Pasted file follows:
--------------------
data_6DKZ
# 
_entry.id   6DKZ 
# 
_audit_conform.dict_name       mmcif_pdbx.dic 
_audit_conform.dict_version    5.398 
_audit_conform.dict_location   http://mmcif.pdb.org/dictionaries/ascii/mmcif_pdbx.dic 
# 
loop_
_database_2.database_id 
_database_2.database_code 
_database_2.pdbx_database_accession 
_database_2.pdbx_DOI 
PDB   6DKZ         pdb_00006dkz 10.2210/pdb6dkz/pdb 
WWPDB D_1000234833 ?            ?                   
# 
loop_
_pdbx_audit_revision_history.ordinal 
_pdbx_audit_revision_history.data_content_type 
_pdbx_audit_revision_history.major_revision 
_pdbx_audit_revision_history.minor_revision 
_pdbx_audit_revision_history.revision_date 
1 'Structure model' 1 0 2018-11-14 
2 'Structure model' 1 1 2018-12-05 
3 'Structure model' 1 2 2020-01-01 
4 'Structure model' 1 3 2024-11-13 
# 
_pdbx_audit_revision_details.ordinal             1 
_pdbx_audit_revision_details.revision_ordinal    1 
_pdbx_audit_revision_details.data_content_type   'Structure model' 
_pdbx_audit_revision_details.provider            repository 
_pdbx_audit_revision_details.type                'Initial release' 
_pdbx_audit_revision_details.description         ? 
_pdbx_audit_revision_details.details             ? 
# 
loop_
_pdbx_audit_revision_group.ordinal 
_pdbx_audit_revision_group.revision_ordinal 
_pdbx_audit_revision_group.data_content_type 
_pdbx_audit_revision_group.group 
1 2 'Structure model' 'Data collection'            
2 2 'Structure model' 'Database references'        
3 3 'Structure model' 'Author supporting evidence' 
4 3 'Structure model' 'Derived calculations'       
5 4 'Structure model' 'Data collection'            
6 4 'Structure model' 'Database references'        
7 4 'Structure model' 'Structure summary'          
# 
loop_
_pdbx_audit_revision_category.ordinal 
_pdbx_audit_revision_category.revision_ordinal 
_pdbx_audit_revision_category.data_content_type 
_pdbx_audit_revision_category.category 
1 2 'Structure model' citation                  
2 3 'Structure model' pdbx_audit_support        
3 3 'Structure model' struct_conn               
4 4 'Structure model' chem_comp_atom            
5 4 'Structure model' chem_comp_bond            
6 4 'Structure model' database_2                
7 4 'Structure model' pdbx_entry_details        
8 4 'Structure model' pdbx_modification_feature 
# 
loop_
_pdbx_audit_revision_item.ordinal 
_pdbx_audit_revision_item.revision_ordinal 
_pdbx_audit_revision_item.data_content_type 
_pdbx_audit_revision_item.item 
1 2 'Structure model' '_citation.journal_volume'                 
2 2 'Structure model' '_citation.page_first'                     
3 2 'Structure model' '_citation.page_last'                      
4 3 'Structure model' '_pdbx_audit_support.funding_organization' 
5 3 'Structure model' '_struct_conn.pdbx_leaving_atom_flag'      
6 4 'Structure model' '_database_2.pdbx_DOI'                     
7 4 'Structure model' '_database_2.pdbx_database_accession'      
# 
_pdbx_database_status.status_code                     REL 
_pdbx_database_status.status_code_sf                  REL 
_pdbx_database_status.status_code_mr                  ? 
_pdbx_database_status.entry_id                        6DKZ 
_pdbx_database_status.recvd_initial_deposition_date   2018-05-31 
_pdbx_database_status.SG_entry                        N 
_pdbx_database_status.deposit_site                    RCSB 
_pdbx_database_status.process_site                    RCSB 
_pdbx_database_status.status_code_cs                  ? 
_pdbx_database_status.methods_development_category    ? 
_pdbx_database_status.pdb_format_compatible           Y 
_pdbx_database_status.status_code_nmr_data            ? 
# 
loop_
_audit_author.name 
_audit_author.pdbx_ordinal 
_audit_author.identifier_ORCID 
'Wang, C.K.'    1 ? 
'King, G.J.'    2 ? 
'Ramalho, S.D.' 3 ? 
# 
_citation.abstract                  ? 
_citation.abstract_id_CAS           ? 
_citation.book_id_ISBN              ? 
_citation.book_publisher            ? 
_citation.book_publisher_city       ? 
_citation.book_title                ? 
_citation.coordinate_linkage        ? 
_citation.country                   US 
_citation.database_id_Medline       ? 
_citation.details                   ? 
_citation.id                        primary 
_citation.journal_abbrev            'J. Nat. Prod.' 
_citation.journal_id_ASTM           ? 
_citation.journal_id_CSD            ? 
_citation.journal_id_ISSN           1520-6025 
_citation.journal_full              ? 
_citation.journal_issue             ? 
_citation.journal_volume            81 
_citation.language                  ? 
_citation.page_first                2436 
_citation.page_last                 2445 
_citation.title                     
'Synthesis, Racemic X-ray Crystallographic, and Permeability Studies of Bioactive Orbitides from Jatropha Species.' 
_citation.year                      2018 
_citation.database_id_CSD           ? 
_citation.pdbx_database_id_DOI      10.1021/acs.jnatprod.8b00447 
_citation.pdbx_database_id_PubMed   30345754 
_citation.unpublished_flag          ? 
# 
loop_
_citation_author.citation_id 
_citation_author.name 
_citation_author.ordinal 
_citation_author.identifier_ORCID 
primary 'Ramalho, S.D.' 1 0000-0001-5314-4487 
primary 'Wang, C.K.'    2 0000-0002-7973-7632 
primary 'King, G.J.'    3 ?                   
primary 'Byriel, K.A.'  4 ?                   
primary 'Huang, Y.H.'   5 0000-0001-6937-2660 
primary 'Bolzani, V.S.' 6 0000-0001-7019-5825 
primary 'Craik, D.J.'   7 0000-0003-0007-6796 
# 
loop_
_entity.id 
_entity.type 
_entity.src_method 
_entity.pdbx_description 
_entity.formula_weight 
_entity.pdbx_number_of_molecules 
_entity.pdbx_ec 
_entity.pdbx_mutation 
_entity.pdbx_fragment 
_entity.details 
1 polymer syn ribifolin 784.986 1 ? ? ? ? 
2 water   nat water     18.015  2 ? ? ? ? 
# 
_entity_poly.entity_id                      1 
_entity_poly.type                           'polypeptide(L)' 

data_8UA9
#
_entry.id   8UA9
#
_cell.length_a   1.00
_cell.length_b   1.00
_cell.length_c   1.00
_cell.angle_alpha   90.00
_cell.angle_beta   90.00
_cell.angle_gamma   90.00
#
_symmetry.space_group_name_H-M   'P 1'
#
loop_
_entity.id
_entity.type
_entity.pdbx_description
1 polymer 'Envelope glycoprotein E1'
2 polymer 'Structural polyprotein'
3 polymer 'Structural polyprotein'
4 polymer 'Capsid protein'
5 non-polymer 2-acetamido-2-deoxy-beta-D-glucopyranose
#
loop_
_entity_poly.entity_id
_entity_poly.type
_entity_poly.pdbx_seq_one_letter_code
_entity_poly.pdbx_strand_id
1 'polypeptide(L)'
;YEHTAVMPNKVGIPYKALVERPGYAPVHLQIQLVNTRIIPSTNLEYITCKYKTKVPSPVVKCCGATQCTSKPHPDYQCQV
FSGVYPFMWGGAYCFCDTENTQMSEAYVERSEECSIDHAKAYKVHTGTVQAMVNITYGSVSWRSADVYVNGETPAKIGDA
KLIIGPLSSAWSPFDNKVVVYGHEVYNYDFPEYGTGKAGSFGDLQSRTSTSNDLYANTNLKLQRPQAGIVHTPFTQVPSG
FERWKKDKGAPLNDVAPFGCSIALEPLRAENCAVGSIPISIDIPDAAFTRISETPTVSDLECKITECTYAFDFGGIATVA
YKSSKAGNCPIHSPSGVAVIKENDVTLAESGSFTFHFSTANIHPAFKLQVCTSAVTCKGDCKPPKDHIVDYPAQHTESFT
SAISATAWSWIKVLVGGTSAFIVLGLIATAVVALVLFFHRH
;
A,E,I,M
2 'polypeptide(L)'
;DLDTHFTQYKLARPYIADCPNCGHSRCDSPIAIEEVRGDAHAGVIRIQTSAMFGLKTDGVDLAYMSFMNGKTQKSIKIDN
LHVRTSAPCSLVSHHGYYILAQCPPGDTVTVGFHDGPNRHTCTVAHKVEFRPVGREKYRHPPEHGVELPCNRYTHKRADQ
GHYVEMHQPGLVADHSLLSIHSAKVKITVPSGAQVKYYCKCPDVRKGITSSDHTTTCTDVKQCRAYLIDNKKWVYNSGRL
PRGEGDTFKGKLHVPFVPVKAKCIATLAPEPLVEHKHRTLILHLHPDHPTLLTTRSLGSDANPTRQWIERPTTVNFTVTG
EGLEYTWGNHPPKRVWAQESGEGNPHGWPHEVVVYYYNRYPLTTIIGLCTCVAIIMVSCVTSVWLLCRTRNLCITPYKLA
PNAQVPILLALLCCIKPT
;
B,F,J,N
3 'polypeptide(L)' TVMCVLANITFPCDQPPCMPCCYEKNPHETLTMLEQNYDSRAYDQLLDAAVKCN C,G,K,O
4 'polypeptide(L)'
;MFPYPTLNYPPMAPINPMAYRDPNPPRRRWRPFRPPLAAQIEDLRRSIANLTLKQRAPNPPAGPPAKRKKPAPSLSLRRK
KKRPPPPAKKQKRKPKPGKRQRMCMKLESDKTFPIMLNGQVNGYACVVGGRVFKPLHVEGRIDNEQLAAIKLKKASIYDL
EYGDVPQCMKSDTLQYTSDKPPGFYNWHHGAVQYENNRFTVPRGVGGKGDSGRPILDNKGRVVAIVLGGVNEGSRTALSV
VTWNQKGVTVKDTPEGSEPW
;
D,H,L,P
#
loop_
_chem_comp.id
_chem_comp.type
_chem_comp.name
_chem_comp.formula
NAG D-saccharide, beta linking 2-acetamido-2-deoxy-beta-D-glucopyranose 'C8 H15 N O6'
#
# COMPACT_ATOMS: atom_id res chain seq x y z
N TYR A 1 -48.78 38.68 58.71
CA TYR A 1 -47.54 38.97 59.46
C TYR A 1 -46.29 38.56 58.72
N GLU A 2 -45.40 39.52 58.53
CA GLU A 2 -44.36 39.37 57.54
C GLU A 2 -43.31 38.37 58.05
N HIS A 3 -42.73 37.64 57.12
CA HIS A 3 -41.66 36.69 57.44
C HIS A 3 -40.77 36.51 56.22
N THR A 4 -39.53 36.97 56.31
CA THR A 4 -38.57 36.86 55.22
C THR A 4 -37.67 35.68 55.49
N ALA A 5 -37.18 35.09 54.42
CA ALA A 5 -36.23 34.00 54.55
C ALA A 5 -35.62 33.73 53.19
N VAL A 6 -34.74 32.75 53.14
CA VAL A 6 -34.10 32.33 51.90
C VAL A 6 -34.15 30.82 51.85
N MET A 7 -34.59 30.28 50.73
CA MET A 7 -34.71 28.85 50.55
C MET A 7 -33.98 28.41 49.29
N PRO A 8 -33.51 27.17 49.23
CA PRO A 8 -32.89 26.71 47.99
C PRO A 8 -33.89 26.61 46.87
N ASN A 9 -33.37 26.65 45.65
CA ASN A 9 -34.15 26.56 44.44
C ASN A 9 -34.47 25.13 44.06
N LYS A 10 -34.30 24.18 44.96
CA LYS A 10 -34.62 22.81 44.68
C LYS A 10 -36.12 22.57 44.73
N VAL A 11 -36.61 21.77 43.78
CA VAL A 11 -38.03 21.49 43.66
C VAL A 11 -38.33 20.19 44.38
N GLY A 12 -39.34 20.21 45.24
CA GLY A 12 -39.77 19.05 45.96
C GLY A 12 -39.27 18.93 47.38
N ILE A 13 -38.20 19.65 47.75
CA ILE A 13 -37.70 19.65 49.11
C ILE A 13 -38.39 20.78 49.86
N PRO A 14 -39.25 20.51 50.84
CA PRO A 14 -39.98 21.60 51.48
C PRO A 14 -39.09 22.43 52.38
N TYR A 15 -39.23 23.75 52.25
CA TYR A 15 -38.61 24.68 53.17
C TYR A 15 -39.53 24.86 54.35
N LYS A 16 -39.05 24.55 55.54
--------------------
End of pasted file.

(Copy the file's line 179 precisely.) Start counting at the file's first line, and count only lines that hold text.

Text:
_entity_poly.entity_id